Great House

Great House

by Nicole Krauss

Julie Hersh: I agree with Gail's review of this book in that Great House is a difficult read and not nearly as heart warming as The History of Love. As a writer, I can tell you this book was pure joy for me. Krauss is a poet. She possesses an uncanny ability to portray an authentic voice - no matter how different that voice might be from her actual person.

I remember reading The History of Love, and thinking "this guy is REALLY good. Who's the author." Imagine my astonishment to see that the author was Nicole Krauss, not an aging man who I expected to see on the author's bio page. Nicole Krauss has perfect pitch. Great House narration skips from a young woman, to an aging man, to man devoted to his wife, to a middle aged woman in search of her soul. The book IS confusing, but stunning at the same time.

Here's a sample. This is the aging father thinking about his estranged son:

No, the powerful emotions of youth don't mellow with time. One gets a grip on them, cracks a whip, forces them down. You build your defenses. Insist on order. The strength of feeling doesn't lessen, it is simply contained.

If you are only going to read one Nicole Krauss book, I agree with Gail. Read The History of Love. If you are a writer, or aspiring to write, read both. Nicole's deft use of language is worth a second look. In my opinion, her style is prize worthy, possessing a grace far beyond her years.

Julie K. Hersh

Author

Struck by Living
Rating: ****

Gail Reid: There is no easy way to describe Nicole Krauss' new book "Great House" without being overly simplistic. It is actually four separate stories, each divided into two parts. Most, but not all, of the characters have owned an oversized, one-of-a-kind desk that has played an overwhelming and integral role in their lives.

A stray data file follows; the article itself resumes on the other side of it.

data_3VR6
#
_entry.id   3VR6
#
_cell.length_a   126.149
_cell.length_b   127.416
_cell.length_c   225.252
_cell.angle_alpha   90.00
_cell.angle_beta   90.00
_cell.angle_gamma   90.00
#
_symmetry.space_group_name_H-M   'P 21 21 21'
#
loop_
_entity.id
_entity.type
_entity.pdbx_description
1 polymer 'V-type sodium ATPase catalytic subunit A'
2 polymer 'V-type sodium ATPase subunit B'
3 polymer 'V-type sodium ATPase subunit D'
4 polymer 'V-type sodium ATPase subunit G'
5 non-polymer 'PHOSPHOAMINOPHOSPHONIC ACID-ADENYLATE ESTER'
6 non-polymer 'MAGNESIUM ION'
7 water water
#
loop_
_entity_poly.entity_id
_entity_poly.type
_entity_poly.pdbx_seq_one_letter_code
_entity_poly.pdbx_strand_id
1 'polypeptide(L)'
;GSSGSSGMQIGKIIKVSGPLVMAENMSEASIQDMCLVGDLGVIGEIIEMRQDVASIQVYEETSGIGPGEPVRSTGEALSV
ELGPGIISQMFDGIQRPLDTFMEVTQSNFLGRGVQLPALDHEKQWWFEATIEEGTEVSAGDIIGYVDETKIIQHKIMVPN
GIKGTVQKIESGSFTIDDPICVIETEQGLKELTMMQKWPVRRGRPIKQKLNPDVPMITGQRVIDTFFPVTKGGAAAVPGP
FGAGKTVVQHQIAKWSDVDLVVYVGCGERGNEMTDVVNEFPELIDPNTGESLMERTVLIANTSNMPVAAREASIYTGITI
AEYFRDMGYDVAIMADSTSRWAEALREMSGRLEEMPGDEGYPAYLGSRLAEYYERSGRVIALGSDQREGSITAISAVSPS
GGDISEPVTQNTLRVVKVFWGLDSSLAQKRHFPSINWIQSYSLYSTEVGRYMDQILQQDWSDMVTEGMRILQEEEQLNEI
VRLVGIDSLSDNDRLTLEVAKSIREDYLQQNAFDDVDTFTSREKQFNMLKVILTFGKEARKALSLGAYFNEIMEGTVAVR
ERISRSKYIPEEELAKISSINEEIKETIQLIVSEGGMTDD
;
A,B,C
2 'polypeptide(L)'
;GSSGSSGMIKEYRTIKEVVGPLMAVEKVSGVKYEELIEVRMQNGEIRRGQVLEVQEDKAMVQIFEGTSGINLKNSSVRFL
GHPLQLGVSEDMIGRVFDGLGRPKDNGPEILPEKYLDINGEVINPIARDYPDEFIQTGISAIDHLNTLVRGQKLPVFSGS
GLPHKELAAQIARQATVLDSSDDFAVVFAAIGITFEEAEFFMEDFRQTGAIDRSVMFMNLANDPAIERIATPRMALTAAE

But, the novel is actually about loss and its impact on the characters. A world-reknown antiques dealer spends his time recreating the parlor of his childhood home in Budapest before his parents were taken away in the Holocaust. The desk is the only piece that cannot be located. An American novelist writes for twenty years at the desk she promises to hold onto temporarily while its young owner, a Chilean poet, dies at the hands of the Pinochet regime. The desk was also once owned by a Holocaust survivor who becomes a minor writer in England. So horrifying are her remembrances, that she completely compartmentalizes her life from before and after her marriage. After her death and a marriage of many decades, her husband ultimately learns the real impact of her losses.

"Great House" is a very complex read on many levels. The chapters move in a non-linear fashion and it is easy to be confused. The writing is hugely descriptive and the sentence structure long and ungainly. With such vivid imagery, it is not a surprise to learn that Nicole Krauss began her writing career as a poet. Krauss' "A History of Love" is one of my all time favorites, so by comparison, I was disappointed with her new book. "Great House' is deep and somber; it lacks the joy and lightness of "A History of Love". Nonetheless, it is an astonishing book on many levels and its impact on me still resonates more than a month after I finished reading.
Rating: ****

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